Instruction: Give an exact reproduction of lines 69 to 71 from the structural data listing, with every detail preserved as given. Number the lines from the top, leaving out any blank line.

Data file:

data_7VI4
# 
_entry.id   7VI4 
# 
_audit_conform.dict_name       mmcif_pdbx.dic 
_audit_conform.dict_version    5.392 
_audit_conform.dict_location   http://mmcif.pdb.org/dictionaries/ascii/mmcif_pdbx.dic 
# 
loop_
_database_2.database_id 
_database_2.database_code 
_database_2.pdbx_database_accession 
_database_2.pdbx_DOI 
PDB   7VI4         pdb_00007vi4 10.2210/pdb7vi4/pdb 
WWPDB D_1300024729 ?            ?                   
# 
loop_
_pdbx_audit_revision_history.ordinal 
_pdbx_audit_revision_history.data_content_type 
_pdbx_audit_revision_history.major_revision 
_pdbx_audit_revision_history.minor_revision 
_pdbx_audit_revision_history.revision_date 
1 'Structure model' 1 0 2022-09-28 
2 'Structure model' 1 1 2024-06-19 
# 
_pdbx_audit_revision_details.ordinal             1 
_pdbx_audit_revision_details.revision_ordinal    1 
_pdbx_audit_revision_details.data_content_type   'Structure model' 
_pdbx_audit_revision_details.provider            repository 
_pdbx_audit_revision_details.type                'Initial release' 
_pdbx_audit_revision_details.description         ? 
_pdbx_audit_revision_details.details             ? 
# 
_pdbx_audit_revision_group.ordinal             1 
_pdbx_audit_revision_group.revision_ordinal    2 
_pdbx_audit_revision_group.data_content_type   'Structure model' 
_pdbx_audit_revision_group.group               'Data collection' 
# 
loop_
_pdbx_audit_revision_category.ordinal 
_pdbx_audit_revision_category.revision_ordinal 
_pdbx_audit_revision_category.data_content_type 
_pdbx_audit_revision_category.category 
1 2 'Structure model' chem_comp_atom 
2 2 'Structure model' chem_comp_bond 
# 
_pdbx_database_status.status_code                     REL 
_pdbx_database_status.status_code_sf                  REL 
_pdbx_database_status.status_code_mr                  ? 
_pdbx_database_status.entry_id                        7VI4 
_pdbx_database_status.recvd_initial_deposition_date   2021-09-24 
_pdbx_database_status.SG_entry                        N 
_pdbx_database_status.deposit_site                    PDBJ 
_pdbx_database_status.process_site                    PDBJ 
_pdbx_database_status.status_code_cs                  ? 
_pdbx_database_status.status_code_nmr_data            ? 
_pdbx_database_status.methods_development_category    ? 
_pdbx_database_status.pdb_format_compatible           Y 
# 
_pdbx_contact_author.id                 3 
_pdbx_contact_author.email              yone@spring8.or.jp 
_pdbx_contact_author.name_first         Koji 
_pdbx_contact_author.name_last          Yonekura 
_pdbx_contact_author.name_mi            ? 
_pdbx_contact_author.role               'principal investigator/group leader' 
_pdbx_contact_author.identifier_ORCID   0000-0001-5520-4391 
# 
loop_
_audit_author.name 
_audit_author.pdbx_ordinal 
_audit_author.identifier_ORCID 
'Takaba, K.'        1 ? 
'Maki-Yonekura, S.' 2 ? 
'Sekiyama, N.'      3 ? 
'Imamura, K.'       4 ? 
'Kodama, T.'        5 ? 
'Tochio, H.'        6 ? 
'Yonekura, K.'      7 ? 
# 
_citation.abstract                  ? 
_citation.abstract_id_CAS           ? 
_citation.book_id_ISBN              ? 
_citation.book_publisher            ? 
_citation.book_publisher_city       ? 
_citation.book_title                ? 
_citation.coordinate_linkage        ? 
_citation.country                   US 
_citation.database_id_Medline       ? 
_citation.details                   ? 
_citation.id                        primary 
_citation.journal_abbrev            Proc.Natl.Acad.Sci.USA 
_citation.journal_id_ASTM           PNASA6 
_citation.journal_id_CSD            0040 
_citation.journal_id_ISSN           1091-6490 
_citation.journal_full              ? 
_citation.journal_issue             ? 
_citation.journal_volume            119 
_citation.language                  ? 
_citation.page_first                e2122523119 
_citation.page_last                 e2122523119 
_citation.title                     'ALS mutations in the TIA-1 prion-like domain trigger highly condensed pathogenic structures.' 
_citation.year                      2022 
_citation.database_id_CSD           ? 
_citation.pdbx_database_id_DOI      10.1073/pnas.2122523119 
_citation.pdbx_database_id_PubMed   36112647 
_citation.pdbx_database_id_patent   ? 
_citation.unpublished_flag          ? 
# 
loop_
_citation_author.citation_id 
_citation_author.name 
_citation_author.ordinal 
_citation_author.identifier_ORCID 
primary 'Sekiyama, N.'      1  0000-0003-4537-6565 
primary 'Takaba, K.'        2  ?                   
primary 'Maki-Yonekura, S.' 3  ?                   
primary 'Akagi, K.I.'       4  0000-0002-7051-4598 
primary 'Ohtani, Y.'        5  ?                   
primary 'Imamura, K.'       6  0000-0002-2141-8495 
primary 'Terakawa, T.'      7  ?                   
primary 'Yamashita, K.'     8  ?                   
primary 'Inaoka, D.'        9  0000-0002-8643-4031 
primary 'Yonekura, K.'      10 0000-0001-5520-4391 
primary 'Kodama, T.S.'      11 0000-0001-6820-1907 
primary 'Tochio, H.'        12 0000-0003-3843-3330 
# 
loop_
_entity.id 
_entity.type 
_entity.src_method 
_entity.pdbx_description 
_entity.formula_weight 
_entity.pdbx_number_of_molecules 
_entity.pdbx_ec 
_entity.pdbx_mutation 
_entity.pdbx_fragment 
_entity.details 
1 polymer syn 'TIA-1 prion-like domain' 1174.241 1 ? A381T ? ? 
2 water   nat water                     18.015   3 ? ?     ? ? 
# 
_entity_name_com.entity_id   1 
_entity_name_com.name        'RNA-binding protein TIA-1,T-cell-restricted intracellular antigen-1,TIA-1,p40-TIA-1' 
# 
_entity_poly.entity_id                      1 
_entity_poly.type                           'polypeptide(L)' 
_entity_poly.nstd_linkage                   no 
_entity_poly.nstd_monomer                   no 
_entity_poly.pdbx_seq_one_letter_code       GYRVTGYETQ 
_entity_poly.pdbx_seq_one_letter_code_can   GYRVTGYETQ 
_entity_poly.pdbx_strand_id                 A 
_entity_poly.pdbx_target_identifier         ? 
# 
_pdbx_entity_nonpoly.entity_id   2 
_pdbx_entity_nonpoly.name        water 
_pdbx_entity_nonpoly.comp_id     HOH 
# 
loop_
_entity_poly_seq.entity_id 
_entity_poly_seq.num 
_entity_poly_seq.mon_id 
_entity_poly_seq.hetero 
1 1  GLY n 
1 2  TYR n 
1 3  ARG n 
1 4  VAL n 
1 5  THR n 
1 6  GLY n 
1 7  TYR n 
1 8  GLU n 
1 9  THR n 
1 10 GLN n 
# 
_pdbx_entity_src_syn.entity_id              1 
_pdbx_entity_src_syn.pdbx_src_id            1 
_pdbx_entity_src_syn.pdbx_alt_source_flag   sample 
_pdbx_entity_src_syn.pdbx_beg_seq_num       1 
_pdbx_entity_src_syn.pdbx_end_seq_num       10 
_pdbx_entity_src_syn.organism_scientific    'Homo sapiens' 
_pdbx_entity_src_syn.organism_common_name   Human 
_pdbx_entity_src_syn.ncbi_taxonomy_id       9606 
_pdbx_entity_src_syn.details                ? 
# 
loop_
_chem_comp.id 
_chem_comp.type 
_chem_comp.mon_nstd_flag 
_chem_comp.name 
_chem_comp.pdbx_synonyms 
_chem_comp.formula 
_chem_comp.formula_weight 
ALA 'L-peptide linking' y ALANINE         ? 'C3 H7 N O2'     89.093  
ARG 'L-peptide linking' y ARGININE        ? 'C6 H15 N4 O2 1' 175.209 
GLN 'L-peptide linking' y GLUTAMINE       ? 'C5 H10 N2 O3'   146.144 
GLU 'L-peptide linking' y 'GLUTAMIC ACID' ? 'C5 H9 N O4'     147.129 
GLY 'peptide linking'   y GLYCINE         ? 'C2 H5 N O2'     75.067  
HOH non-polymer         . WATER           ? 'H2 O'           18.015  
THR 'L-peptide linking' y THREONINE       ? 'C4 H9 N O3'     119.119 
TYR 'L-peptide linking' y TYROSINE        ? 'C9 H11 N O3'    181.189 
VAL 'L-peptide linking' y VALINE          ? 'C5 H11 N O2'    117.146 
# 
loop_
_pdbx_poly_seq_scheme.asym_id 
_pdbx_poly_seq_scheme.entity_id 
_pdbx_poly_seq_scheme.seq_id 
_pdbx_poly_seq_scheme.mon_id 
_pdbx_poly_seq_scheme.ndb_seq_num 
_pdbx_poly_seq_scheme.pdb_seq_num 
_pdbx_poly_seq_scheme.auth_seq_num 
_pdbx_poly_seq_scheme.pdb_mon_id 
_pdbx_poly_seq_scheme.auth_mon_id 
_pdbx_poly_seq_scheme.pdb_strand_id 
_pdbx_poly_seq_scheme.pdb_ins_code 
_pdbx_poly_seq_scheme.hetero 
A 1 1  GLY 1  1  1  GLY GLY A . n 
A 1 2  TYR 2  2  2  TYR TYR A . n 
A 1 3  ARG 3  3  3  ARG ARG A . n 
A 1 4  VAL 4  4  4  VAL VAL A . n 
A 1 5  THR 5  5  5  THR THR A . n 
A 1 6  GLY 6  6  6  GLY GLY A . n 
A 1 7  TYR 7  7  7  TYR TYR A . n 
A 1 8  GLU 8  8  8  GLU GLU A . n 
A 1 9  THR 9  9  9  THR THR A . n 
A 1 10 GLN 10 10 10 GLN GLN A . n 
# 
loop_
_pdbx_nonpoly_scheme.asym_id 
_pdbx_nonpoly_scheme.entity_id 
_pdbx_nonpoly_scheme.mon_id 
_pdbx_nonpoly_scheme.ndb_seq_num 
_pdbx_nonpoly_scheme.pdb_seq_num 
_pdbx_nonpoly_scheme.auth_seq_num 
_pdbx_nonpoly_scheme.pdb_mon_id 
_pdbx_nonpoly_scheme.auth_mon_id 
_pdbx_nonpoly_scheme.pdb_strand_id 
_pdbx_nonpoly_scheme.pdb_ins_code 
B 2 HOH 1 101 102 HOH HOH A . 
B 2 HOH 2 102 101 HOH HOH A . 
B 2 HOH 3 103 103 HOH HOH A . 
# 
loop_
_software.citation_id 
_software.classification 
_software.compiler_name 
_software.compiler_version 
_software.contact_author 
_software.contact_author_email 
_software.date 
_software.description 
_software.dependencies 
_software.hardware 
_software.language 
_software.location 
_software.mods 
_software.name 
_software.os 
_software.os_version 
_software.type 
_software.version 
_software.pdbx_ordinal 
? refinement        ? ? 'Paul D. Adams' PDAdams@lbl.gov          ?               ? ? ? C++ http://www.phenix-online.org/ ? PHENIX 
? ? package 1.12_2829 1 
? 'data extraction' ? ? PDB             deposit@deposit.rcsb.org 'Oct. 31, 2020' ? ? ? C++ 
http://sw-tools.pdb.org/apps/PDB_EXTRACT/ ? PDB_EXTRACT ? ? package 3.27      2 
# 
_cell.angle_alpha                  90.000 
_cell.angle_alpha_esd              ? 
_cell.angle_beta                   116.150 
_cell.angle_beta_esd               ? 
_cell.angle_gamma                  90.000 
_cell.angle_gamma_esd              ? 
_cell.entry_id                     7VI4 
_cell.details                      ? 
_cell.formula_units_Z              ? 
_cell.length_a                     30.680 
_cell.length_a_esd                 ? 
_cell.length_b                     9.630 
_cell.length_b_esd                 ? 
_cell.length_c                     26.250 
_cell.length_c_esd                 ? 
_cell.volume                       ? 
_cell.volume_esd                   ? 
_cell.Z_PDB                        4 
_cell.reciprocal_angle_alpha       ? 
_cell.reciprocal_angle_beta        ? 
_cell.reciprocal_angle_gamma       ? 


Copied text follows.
_audit_author.name 
_audit_author.pdbx_ordinal 
_audit_author.identifier_ORCID 